‘The Great War’ or — Casual Annihilation?
Giovanni (Vittorio Gassman) is called up to fight for Italy. Giovanni doesn’t want to fight. Indeed, we’re not sure if Giovanni wants to do anything apart from laze about and occasionally quote Bakunin, and even this feels less driven by political idealism than as a justification to do as little as possible.
Oreste (Alberto Sordi) “works” at the recruitment office yet seems only concerned about fleecing the naive, potential soldiers out of 30 lira in a scam he’s got going to help them get out of active service. Oreste, like Giovanni, doesn’t want to fight and certainly doesn’t want to end up at the front lines of a war.
Both Giovanni and Oreste end up at the front lines of the war.
From here on we follow these two slackers (or maybe they’re the only two sane people about?) as they put more effort into wriggling out of combat duty than they would’ve spent if they’d actually went out and fought. It’s exhausting avoiding a war, after all. Besides, they’re utterly incompetent (a highly valuable skill to have at times like these) so who the hell is going to give them a job to do anyway? This, however, doesn’t stop them from being given jobs to do anyway. It’s almost as though this war was being run by idiots!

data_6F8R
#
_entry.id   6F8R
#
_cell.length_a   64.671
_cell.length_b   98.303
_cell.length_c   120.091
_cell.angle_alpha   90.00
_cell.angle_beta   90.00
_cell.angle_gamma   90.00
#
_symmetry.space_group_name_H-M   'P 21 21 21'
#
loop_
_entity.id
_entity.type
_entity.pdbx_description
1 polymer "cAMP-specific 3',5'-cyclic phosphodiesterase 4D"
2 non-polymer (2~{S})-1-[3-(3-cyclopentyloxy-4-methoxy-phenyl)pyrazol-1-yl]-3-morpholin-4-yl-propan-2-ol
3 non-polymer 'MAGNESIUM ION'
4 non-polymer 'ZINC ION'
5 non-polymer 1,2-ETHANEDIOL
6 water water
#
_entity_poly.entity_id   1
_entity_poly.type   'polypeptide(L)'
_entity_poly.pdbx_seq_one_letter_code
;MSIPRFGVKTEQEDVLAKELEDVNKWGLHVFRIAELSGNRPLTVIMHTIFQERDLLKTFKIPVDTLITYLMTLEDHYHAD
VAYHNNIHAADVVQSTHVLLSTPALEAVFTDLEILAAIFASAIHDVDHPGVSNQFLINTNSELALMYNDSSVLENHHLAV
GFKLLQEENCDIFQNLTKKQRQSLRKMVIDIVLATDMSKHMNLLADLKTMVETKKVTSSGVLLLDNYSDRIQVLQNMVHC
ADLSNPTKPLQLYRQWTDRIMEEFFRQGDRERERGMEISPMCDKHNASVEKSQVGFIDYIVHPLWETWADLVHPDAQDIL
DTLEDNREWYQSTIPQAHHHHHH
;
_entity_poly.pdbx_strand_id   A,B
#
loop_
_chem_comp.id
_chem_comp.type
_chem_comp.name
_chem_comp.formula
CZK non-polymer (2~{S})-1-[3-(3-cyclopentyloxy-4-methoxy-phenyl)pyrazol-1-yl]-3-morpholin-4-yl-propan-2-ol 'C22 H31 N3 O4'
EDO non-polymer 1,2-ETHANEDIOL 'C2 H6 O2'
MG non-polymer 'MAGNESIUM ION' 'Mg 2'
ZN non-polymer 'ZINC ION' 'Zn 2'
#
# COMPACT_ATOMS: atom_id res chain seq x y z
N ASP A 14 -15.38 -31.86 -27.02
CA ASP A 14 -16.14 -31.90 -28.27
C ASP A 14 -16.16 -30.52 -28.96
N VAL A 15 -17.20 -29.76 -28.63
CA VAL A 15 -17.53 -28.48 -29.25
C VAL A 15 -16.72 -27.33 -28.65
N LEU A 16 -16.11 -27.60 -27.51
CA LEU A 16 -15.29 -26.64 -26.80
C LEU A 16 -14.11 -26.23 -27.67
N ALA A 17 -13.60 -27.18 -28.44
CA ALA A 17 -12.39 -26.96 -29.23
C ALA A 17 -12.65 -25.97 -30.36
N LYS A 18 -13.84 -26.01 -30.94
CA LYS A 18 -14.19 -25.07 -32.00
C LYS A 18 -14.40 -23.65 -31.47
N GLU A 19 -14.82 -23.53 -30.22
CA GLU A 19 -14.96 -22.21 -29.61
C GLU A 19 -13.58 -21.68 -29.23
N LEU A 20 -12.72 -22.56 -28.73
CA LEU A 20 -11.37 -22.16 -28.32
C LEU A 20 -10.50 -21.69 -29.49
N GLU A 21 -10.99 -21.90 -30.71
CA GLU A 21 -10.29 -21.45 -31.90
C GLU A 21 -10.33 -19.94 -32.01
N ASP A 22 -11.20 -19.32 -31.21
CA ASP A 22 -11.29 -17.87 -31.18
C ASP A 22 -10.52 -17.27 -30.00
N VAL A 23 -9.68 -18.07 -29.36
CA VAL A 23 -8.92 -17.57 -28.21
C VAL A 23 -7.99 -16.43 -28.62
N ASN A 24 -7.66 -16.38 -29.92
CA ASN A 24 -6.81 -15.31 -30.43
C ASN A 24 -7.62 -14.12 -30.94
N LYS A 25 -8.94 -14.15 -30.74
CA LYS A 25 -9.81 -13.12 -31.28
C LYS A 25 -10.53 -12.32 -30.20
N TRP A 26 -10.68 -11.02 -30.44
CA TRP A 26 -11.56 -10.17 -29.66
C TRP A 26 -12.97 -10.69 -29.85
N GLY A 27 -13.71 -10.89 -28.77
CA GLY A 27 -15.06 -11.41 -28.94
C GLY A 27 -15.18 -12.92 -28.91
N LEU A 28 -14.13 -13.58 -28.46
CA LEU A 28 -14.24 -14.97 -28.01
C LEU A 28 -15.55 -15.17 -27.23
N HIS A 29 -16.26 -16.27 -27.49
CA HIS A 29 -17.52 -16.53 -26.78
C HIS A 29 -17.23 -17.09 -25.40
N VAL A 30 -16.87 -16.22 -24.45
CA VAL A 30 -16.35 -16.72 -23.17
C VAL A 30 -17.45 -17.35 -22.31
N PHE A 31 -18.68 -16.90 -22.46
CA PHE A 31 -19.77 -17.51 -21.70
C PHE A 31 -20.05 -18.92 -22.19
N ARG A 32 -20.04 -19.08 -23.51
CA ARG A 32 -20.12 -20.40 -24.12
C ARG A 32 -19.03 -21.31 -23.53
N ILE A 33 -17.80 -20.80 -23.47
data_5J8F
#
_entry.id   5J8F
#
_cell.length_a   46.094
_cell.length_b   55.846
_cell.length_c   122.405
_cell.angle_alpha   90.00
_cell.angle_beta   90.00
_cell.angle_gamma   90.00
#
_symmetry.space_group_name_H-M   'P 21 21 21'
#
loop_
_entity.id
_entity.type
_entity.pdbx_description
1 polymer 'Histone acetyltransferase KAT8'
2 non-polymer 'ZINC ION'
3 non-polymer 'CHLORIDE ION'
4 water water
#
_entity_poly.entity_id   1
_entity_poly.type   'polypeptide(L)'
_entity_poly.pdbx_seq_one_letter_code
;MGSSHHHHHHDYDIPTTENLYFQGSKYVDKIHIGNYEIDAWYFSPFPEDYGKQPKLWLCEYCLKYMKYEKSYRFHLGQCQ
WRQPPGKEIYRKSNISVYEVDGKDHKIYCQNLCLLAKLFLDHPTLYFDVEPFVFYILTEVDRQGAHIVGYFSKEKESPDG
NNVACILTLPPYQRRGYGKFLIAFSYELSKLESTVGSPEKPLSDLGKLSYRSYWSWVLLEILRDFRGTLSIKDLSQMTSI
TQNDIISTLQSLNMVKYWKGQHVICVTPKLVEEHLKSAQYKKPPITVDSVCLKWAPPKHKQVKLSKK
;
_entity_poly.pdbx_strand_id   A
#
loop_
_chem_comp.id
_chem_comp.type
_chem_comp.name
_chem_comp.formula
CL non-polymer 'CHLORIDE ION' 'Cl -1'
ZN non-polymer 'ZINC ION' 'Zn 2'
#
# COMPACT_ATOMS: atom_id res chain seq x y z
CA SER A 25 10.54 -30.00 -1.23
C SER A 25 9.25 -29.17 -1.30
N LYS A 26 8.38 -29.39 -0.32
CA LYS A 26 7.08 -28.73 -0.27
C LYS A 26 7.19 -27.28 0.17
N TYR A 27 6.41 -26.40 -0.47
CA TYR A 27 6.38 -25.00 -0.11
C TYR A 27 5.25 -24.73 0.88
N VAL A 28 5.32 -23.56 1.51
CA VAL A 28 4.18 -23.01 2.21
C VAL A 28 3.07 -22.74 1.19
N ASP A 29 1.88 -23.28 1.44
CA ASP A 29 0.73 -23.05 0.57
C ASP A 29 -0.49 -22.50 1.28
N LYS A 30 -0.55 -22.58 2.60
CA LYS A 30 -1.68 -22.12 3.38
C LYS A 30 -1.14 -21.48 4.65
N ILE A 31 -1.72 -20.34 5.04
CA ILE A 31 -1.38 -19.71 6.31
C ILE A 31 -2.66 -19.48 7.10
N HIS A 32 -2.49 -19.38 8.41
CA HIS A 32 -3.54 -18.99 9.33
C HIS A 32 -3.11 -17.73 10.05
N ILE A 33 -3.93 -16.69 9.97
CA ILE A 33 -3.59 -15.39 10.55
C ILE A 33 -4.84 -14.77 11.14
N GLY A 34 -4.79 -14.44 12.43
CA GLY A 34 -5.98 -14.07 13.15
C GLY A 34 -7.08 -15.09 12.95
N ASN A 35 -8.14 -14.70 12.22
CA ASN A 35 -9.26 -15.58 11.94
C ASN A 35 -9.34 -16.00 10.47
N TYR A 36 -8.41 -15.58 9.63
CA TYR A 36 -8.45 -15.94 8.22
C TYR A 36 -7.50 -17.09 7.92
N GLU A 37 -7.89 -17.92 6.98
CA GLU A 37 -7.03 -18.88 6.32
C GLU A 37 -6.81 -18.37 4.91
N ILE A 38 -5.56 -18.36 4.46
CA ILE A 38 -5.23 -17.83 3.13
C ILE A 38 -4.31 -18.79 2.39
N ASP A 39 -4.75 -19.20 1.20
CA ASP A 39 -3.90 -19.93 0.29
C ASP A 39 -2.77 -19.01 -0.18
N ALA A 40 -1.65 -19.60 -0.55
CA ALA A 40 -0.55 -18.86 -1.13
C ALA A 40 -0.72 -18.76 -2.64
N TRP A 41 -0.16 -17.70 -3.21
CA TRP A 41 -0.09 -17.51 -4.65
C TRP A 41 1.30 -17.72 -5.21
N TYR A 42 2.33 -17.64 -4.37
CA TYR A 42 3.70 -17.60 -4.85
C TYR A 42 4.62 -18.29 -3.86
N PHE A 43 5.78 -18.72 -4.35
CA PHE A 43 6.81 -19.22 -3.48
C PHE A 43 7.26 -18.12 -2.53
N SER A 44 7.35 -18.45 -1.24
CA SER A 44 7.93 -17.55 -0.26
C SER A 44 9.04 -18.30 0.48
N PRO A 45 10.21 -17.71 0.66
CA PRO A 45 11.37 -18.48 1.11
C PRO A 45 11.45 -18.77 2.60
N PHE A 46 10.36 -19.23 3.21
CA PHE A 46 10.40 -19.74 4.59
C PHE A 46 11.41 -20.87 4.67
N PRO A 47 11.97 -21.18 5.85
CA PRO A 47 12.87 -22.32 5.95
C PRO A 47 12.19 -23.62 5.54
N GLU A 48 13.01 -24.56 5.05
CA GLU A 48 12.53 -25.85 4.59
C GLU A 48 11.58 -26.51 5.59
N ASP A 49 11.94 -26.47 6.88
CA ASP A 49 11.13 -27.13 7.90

With its First World War setting and highly irreverent sense of humour Mario Monicelli’s ‘The Great War’ (1959) plays out like a cross between ‘All Quiet on the Western Front’ (1930) or Raymond Bernard’s ‘Wooden Crosses’ (1932) and ‘M*A*S*H’ (1970) or ‘Catch-22’ (1972). Yet how can you wring comedy out of such a terrible situation and make it work? The good news is that, for me, Monicelli’s movie works better, by far, than almost any other anti-war comedy before or since and this could be down to the way Monicelli expertly integrates the humour and tragedy to the point where it becomes hard to separate one from the other. Plus the fact that, technically, this movie is on a whole other level.
Possibly the best example of Monicelli’s ability to deftly handle such tonal extremes is the jaw-droppingly spectacular moment roughly half-way through when the order is given for the men to go over the top, storm the enemy trenches and take control of a bridge. It’s truly epic in scale as the camera follows hundreds of soldiers running towards almost certain death across a scarred battlefield erupting in lethal explosions.
And yet the pay-off to all this slaughter? A joke! Giovanni and Oreste are upon top of a hill arsing about and screwing things up whilst, down below them, mass slaughter is taking place on a terrible scale! It’s like watching the Normandy beach landing in ‘Saving Private Ryan’ (1998) but if Spielberg decided to end the entire sequence with a prat-fall. Are we allowed to be laughing at this? The bigger problem is it’s a VERY funny joke which simply raised my guilt levels as I was laughing away whilst men were being mown down before my eyes (it also might be the most expensive gag put to film I’ve ever seen). There’s bound to be a price paid for this lack of respect.